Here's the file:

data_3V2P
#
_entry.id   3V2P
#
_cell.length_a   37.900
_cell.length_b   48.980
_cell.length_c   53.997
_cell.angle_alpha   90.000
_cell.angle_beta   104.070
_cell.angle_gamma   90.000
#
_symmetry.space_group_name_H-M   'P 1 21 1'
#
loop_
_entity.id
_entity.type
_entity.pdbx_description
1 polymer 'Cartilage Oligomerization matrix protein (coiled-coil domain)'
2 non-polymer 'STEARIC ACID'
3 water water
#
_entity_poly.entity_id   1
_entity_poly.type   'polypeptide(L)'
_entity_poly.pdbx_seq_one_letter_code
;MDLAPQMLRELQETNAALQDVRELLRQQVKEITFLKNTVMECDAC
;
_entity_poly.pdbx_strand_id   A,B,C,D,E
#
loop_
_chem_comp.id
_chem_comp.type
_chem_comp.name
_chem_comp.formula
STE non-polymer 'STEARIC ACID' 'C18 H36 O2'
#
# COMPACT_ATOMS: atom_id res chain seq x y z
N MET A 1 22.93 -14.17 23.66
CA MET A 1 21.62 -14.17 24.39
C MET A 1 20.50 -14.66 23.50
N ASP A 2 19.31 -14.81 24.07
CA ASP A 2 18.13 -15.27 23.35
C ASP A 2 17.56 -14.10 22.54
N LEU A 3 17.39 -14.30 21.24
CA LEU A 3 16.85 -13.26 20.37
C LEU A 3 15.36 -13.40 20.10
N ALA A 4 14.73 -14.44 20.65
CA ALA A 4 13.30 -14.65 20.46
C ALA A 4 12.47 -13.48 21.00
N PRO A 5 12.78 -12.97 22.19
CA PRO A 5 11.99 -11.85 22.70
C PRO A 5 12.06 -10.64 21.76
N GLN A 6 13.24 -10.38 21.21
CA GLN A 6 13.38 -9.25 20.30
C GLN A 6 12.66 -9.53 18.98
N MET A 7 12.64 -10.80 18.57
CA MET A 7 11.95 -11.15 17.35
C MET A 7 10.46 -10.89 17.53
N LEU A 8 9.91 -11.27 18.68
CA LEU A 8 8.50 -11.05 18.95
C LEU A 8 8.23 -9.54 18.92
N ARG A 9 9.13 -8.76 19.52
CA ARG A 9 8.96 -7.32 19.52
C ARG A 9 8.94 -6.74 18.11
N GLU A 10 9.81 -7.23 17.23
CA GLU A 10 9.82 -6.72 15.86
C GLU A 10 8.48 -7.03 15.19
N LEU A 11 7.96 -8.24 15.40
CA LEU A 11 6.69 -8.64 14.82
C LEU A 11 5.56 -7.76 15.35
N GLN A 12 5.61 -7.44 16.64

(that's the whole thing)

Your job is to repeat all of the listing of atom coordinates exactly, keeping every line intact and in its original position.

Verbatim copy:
data_3V2P
#
_entry.id   3V2P
#
_cell.length_a   37.900
_cell.length_b   48.980
_cell.length_c   53.997
_cell.angle_alpha   90.000
_cell.angle_beta   104.070
_cell.angle_gamma   90.000
#
_symmetry.space_group_name_H-M   'P 1 21 1'
#
loop_
_entity.id
_entity.type
_entity.pdbx_description
1 polymer 'Cartilage Oligomerization matrix protein (coiled-coil domain)'
2 non-polymer 'STEARIC ACID'
3 water water
#
_entity_poly.entity_id   1
_entity_poly.type   'polypeptide(L)'
_entity_poly.pdbx_seq_one_letter_code
;MDLAPQMLRELQETNAALQDVRELLRQQVKEITFLKNTVMECDAC
;
_entity_poly.pdbx_strand_id   A,B,C,D,E
#
loop_
_chem_comp.id
_chem_comp.type
_chem_comp.name
_chem_comp.formula
STE non-polymer 'STEARIC ACID' 'C18 H36 O2'
#
# COMPACT_ATOMS: atom_id res chain seq x y z
N MET A 1 22.93 -14.17 23.66
CA MET A 1 21.62 -14.17 24.39
C MET A 1 20.50 -14.66 23.50
N ASP A 2 19.31 -14.81 24.07
CA ASP A 2 18.13 -15.27 23.35
C ASP A 2 17.56 -14.10 22.54
N LEU A 3 17.39 -14.30 21.24
CA LEU A 3 16.85 -13.26 20.37
C LEU A 3 15.36 -13.40 20.10
N ALA A 4 14.73 -14.44 20.65
CA ALA A 4 13.30 -14.65 20.46
C ALA A 4 12.47 -13.48 21.00
N PRO A 5 12.78 -12.97 22.19
CA PRO A 5 11.99 -11.85 22.70
C PRO A 5 12.06 -10.64 21.76
N GLN A 6 13.24 -10.38 21.21
CA GLN A 6 13.38 -9.25 20.30
C GLN A 6 12.66 -9.53 18.98
N MET A 7 12.64 -10.80 18.57
CA MET A 7 11.95 -11.15 17.35
C MET A 7 10.46 -10.89 17.53
N LEU A 8 9.91 -11.27 18.68
CA LEU A 8 8.50 -11.05 18.95
C LEU A 8 8.23 -9.54 18.92
N ARG A 9 9.13 -8.76 19.52
CA ARG A 9 8.96 -7.32 19.52
C ARG A 9 8.94 -6.74 18.11
N GLU A 10 9.81 -7.23 17.23
CA GLU A 10 9.82 -6.72 15.86
C GLU A 10 8.48 -7.03 15.19
N LEU A 11 7.96 -8.24 15.40
CA LEU A 11 6.69 -8.64 14.82
C LEU A 11 5.56 -7.76 15.35
N GLN A 12 5.61 -7.44 16.64